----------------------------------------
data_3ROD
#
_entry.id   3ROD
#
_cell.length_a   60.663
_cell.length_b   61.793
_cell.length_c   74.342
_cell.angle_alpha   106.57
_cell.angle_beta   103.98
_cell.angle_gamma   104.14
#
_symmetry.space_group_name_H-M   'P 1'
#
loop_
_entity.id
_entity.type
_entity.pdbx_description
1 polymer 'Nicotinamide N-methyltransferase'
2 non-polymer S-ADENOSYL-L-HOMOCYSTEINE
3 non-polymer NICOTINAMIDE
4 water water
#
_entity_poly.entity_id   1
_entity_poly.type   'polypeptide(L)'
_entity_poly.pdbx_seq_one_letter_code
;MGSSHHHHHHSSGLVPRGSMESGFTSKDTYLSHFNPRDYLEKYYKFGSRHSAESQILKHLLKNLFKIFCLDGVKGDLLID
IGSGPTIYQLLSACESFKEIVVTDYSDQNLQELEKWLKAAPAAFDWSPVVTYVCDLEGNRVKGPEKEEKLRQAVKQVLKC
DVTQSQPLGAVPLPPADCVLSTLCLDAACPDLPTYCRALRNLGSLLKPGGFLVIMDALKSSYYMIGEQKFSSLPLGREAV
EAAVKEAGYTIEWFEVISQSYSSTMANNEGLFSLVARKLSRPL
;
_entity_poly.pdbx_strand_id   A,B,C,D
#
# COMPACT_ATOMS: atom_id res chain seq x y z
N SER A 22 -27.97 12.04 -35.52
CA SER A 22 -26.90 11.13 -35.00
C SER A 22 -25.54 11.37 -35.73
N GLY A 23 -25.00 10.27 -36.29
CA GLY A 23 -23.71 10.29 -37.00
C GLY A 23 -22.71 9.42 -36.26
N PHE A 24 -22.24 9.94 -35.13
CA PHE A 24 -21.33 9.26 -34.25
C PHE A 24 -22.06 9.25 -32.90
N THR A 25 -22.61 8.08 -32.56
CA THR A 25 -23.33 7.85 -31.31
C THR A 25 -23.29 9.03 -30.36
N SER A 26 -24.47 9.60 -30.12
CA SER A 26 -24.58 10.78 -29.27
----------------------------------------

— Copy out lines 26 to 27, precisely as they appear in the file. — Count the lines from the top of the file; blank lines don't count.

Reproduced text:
;MGSSHHHHHHSSGLVPRGSMESGFTSKDTYLSHFNPRDYLEKYYKFGSRHSAESQILKHLLKNLFKIFCLDGVKGDLLID
IGSGPTIYQLLSACESFKEIVVTDYSDQNLQELEKWLKAAPAAFDWSPVVTYVCDLEGNRVKGPEKEEKLRQAVKQVLKC